Switch Case Statement in C

Posted on October 27, 2023 by Vishesh Namdev
Python C C++ Java
C Programming Language

Switch statement in C is like a menu in a restaurant. You have a list of items (options), and you can choose one based on what you're in the mood for. Each item is associated with a different dish (code to execute). You give your choice (a value or expression), and the "switch" statement serves the corresponding dish (executes the associated code). If your choice doesn't match any item on the menu, you might get a default dish (code) instead. It's a way to make decisions more efficiently when you have many options to choose from.

Syntax of switch case statement:

Here's the syntax of the switch case statement in C:

switch (expression) {
    case constant1:
        // Code to be executed if expression matches constant1
    case constant2:
        // Code to be executed if expression matches constant2
        // You can have more case labels as needed
        // Code to be executed if expression doesn't match any of the case constants }
Here's how it works:

1. The "switch" keyword is followed by a set of parentheses, within which you specify an expression (usually a variable) that you want to evaluate.

2. Inside the "switch" block, you define one or more "case" labels, each followed by a value. When the "expression" matches one of these values, the corresponding code block is executed.

3. If a "case" is matched, the associated code block is executed, and then the "break" statement is used to exit the "switch" block. This prevents the subsequent code blocks from being executed.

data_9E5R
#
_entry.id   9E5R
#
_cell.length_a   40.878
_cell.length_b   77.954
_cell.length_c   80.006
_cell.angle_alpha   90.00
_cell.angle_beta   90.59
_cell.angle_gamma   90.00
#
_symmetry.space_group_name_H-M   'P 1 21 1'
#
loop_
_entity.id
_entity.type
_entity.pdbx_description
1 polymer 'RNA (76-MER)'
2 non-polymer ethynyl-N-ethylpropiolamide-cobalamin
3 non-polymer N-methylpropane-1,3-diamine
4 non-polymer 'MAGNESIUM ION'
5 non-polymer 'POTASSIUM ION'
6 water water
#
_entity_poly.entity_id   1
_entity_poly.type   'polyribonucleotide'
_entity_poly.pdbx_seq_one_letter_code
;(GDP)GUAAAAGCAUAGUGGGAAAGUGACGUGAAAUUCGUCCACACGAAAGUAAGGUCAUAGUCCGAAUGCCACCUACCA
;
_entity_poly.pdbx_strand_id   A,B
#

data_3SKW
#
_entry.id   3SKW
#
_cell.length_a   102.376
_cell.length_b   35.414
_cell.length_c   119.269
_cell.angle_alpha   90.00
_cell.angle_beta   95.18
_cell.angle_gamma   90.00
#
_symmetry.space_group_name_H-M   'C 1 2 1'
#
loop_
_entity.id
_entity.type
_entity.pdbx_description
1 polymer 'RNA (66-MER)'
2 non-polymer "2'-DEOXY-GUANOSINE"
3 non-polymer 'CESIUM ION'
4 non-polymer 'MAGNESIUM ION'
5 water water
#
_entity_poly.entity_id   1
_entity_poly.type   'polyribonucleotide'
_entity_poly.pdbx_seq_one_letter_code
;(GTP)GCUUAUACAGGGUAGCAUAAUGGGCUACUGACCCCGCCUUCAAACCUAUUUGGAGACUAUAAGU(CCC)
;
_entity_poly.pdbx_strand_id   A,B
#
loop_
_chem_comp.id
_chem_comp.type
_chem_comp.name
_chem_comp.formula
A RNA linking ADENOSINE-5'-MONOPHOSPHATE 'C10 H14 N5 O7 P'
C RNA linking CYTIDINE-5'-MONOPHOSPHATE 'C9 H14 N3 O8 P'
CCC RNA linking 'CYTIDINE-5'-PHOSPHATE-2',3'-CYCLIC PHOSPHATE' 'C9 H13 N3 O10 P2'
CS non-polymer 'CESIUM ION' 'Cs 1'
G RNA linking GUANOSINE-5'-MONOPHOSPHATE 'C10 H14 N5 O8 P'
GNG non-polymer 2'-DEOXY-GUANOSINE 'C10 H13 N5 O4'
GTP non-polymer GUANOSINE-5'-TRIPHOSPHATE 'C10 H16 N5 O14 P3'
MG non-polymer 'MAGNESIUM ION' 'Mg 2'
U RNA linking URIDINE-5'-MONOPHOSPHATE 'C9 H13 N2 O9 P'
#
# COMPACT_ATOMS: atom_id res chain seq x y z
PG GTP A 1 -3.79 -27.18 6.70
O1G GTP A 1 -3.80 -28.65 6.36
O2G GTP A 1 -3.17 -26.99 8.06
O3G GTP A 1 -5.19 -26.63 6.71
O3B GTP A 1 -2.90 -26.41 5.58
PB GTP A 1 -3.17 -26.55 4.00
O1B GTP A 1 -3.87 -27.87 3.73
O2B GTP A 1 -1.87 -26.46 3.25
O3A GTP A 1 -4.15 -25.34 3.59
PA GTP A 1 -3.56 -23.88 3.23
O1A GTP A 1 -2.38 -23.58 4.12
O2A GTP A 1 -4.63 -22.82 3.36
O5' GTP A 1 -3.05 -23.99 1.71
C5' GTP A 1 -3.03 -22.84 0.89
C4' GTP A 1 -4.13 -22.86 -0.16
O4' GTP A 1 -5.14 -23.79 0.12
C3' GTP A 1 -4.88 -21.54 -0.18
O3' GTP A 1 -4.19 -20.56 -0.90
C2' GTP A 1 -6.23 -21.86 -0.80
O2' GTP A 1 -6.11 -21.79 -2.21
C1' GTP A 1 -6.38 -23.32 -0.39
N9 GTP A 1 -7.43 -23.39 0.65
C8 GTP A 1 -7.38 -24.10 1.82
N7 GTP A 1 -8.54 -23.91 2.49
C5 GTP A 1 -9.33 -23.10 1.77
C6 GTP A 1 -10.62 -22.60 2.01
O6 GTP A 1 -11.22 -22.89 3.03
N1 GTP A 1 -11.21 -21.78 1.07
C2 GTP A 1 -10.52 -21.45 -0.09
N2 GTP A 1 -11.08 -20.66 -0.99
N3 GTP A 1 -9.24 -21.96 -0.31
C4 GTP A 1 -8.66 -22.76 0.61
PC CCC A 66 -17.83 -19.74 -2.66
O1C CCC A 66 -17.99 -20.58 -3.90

4. If none of the "case" labels match the "expression," the "default" case (if present) is executed.

Rules for using the "switch" statement

1.Use a valid expression within the "switch" statement.

2. Define "case" labels with values to match against the expression.

3. End each "case" label with a colon (":").

4. Place executable code under each "case."

5. Use a "break" statement to exit a "case" and prevent fall-through.

6. Include an optional "default" case for unmatched values.

7. Beware of fall-through, where one "case" falls into the next without a "break."

8. Ensure data type consistency between the expression and "case" values.

9. Use unique values for "case" labels within the same "switch" block.

10. If used, position the "default" case at the end of the "switch" block.

Example of Switch case statement in C:
#include <stdio.h> Copy Code
    case 1:
      printf("You chose option 1\n");
  case 2:
      printf("You chose option 2\n");
  case 3:
      printf("You chose option 3\n");
    printf("Invalid choice\n");
  break;  }

return 0; }

Output :-

You chose option 2